It can be tempting to play pickleball for hours every day, but time out for recovery is important—and it can help prevent injury. “We have to allow our muscles to repair themselves and to replenish our fluid and electrolyte stores,” says Michele Olson, Ph.D., FACSM, senior clinical professor in the department of sport science and physical education at Huntingdon College in beforehand. Do a dynamic warm-up with lunges, cariocas (sideways running drills), and backwards arm circles, Olson advises. Practice proper technique. Shoulder, arm, and core strength are important. Learning the correct playing technique, such as using your legs and hips to help generate power, and strengthening your core, will help to alleviate and Montgomery, Alabama. To recover right: Warm up prevent injuries, Olson says. Take a day off. Skip a day between playing sessions, especially when you’re first starting out, Olson suggests. It’s fine to stay active—go walking or biking—but give your body time away from the court. Consider a little support. Some players like to wear recovery sleeves, like the ones from Incrediwear (incrediwear .com), during games to help with muscle soreness.
carry bag ($150; selkirk.com). Extras: For spectators, consider getting a sun-shading canopy (like L.L. Bean’s Sunbuster Folding Shelter, $140; llbean.com) and portable chairs (like the Coleman Portable Camping Chair, $52; amazon.com), plus a smart speaker to play hype music (such as the OSD Audio AP650 outdoor speaker, $195 for a set of two; walmart.com).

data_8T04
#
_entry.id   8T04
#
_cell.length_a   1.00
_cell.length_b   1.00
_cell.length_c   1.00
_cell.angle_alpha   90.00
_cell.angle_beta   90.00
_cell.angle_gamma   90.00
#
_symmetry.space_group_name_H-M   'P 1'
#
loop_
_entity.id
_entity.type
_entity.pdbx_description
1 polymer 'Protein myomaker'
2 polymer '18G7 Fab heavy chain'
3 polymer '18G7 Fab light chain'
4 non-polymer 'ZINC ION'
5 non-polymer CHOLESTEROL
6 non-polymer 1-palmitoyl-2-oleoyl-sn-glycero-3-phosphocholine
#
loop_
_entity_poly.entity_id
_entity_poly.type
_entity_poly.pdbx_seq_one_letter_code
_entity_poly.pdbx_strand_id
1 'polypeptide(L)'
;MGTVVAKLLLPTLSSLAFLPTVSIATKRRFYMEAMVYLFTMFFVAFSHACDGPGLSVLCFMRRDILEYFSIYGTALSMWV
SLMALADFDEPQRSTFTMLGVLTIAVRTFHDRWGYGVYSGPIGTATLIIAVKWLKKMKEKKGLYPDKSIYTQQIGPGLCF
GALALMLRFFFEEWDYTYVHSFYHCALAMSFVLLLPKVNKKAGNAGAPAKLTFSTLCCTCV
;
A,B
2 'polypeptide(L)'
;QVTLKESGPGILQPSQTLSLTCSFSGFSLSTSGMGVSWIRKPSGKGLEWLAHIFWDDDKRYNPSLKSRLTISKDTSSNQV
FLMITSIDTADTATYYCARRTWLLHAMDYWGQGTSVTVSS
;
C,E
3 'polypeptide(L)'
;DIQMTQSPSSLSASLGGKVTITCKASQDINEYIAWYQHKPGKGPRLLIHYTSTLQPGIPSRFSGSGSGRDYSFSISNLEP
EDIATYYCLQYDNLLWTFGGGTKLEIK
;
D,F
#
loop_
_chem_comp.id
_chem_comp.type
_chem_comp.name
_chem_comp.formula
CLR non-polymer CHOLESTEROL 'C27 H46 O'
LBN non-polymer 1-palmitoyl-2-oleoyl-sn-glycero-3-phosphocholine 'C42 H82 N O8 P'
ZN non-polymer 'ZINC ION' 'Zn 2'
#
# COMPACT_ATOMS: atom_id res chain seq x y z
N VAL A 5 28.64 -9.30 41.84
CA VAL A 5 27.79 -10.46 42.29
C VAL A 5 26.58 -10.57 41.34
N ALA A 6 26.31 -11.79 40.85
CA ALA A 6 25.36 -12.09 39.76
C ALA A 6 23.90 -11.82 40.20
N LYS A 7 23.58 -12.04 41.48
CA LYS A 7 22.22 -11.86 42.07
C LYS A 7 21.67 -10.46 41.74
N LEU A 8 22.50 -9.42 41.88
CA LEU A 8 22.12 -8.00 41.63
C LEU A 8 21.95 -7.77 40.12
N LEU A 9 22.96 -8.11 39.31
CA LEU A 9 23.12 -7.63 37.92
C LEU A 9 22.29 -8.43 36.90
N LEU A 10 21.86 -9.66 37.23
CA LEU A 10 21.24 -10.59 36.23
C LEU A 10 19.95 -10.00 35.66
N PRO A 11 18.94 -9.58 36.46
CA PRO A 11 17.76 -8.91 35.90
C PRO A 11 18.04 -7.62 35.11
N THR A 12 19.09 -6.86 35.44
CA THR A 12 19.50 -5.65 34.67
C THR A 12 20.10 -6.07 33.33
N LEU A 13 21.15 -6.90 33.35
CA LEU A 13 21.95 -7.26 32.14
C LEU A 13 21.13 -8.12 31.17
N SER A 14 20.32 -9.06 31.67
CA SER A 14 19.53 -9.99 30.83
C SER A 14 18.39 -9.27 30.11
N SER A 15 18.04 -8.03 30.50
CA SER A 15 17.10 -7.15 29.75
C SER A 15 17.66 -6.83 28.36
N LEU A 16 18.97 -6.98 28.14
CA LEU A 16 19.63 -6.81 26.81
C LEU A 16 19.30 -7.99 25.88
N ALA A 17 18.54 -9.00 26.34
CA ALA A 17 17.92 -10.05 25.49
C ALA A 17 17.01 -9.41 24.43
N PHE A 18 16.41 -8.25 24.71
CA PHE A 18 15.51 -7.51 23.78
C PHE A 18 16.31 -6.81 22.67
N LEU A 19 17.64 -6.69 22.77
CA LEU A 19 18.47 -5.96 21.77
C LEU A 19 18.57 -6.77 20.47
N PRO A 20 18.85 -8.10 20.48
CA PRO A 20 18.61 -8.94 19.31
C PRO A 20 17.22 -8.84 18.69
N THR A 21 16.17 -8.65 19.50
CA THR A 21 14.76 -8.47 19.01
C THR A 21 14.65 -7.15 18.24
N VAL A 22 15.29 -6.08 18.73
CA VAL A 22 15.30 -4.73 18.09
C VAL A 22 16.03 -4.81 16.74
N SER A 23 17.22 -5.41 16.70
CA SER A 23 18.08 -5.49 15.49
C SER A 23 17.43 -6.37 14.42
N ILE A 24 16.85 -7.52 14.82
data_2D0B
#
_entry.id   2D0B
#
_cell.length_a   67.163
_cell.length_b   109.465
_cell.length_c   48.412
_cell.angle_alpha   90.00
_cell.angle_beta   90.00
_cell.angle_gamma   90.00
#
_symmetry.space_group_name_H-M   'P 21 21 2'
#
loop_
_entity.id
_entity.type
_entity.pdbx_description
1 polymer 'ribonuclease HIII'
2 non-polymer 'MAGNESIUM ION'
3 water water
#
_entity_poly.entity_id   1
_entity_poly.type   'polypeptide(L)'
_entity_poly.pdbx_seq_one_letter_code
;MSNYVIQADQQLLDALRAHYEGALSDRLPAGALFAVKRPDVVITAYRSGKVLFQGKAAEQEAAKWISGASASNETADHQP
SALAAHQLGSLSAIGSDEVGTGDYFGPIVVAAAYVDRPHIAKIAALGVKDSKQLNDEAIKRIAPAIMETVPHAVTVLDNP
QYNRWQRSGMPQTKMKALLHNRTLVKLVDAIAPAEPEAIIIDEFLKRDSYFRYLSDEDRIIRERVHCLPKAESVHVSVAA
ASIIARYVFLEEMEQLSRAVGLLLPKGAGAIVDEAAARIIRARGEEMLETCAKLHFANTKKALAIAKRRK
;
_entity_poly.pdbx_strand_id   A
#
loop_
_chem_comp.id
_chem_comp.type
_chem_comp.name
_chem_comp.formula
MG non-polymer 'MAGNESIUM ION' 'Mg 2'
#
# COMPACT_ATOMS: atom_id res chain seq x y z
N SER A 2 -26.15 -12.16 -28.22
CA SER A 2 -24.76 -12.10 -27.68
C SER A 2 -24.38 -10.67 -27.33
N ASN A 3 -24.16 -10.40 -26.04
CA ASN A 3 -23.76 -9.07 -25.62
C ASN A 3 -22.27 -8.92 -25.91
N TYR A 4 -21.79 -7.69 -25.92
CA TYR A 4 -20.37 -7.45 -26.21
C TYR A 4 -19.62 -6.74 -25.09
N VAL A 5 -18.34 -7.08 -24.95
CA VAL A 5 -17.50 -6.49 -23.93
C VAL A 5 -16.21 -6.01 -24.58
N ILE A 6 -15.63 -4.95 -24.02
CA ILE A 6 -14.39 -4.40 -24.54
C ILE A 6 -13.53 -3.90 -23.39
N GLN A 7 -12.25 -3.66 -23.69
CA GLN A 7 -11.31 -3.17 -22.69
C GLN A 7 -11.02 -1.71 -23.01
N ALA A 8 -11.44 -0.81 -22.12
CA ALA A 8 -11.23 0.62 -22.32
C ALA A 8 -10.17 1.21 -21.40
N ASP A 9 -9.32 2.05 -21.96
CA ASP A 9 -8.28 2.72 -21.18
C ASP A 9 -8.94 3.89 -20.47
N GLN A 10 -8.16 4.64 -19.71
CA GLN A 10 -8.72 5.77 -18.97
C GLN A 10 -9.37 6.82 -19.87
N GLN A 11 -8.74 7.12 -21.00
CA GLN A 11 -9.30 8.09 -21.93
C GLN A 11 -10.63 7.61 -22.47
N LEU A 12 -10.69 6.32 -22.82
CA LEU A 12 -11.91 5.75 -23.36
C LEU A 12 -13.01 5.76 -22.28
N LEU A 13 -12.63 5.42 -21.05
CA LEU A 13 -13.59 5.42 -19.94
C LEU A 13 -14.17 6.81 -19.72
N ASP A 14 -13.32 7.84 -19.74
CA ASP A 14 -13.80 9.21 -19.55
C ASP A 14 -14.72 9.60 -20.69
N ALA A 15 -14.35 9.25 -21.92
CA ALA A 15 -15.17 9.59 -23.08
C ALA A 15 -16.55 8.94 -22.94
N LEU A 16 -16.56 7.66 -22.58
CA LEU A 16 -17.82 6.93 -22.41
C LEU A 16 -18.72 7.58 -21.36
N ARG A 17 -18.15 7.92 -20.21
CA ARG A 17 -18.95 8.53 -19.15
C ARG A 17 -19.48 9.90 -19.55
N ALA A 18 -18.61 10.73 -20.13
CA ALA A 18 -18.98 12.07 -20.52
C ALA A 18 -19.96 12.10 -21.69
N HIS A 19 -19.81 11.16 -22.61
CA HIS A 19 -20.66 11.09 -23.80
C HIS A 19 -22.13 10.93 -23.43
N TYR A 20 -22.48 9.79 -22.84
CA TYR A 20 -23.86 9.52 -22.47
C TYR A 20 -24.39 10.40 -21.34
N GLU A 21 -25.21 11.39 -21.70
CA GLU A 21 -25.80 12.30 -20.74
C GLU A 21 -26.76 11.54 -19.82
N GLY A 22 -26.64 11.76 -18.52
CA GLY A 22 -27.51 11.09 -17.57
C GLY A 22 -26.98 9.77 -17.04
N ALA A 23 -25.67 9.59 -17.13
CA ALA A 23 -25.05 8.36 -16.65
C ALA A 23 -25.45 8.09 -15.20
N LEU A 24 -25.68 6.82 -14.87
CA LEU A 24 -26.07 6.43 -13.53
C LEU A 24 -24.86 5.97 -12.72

$14 for 200 feet; pickleballcentral .com), or temporary nonslip lines (like Wilson EZ Court Lines, $31; totalpickleball.com). Make it even easier by buying an entire court kit (like the Franklin Sports Pickleball Court Marker Kit, $25; amazon .com, or the Wiffpoint Insta Court Pickleball Temporary Court Lines, $100; amazon.com).
ALL YOU REALLY NEED TO SET UP YOUR OWN COURT IS A GOOD SPACE, A NET, AND CHALK OR TAPE TO MAKE THE COURT LINES.
HOW MUCH DO YOU KNOW ABOUT PICKLEBALL POP CULTURE? Pickleball has bounced its way into our daily lives. There are themed restaurants and bars, multiple PB podcasts, and a growing market for pickleball-inspired items, such as housewares. And now, the sport is taking on a starring role in TV and films. Are you up to speed on its latest act? Test your knowledge.